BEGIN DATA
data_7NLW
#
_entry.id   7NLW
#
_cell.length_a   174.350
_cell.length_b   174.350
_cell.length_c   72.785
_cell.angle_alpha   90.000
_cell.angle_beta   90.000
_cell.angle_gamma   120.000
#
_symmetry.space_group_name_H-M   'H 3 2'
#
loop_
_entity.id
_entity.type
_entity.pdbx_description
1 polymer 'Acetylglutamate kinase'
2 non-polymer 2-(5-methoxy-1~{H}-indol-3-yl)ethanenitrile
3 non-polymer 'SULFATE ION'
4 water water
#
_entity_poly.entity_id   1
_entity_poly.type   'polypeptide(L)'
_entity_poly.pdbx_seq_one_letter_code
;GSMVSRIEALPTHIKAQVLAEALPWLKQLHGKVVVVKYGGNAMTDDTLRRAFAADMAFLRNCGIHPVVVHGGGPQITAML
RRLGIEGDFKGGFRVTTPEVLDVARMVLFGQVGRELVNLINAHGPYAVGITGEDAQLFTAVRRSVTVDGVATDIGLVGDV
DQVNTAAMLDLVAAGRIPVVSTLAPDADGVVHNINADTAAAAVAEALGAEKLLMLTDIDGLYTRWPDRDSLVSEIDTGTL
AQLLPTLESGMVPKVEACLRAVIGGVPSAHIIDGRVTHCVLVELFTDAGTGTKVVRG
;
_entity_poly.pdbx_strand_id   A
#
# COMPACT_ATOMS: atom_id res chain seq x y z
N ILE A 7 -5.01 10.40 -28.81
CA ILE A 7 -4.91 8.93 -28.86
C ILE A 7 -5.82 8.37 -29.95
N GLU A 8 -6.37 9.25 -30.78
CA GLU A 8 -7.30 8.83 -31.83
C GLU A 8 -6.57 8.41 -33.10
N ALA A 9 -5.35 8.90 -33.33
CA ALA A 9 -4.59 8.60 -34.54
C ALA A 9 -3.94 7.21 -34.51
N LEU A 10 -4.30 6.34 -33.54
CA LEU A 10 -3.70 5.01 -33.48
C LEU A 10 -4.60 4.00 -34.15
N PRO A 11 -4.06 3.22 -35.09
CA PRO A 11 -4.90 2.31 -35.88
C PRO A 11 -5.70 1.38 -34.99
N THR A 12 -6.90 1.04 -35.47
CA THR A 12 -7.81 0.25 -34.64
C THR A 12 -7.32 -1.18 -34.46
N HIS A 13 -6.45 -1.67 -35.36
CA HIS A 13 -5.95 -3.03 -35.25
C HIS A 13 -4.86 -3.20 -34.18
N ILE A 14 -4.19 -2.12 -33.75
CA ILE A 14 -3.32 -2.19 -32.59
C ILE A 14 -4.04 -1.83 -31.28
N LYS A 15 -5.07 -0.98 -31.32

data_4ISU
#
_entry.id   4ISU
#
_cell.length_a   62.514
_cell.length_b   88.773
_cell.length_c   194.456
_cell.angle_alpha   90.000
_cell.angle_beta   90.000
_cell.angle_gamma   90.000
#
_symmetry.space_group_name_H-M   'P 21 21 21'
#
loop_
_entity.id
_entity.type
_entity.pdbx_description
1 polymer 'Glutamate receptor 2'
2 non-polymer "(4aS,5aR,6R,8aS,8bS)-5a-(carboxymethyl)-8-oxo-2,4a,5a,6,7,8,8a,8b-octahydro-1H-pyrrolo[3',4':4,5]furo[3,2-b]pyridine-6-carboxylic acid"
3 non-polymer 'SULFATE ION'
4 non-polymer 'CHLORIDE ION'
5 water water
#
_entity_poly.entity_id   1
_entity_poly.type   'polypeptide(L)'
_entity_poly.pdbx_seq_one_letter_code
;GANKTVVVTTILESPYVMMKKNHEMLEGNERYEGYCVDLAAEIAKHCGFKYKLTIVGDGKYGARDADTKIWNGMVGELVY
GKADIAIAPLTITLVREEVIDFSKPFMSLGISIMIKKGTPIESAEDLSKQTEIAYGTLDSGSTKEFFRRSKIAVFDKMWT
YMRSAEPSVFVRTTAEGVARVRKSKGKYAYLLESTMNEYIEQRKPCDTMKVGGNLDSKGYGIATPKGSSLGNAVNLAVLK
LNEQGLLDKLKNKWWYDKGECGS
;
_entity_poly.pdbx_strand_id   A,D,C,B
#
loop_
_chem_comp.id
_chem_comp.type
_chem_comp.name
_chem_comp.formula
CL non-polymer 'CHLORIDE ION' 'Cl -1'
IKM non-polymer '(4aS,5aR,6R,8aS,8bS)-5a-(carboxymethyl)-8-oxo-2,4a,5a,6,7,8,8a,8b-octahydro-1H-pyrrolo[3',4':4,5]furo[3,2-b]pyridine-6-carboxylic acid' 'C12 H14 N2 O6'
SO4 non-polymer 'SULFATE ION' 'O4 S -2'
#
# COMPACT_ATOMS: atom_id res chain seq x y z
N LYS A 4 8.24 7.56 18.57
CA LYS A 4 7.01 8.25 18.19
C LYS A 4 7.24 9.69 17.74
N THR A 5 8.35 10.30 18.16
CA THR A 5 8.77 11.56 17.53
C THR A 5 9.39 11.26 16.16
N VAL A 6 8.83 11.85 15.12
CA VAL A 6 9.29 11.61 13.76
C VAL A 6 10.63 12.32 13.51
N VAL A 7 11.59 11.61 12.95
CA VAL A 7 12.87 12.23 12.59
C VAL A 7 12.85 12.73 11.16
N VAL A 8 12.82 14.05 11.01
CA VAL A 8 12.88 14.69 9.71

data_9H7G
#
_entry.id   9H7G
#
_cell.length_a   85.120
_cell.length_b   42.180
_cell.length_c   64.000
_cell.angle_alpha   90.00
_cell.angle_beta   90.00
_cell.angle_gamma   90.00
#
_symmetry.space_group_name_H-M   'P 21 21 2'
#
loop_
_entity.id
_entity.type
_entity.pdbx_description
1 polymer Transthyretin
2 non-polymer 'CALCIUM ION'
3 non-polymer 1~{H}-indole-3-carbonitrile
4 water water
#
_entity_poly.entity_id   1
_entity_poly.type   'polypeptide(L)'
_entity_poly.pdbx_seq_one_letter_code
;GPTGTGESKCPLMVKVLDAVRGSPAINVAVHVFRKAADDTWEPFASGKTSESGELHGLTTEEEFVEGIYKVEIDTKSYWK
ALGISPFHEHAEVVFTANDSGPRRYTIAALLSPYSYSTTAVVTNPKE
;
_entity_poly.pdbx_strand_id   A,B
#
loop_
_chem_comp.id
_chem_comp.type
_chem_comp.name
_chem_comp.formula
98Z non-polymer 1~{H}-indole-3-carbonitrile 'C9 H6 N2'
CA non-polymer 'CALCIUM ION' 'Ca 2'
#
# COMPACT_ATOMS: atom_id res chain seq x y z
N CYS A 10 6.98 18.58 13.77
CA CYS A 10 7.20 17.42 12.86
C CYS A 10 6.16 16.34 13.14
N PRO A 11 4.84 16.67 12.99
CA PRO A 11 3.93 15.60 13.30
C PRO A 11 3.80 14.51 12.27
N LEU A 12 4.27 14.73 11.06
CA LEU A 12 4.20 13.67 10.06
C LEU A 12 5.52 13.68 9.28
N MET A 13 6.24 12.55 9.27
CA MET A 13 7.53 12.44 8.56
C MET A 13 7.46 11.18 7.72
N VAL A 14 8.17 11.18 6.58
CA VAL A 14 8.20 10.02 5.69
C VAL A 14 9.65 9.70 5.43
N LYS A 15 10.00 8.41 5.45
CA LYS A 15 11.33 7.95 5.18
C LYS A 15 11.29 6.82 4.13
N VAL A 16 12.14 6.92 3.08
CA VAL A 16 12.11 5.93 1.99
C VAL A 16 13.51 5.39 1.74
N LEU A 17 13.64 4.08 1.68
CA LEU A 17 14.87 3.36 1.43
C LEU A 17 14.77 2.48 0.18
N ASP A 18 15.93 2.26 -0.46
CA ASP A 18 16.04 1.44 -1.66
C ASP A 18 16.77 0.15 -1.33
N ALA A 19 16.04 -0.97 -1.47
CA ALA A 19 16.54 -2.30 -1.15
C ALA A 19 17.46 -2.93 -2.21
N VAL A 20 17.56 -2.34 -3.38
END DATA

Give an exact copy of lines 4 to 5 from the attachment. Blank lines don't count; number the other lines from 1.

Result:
#
_cell.length_a   174.350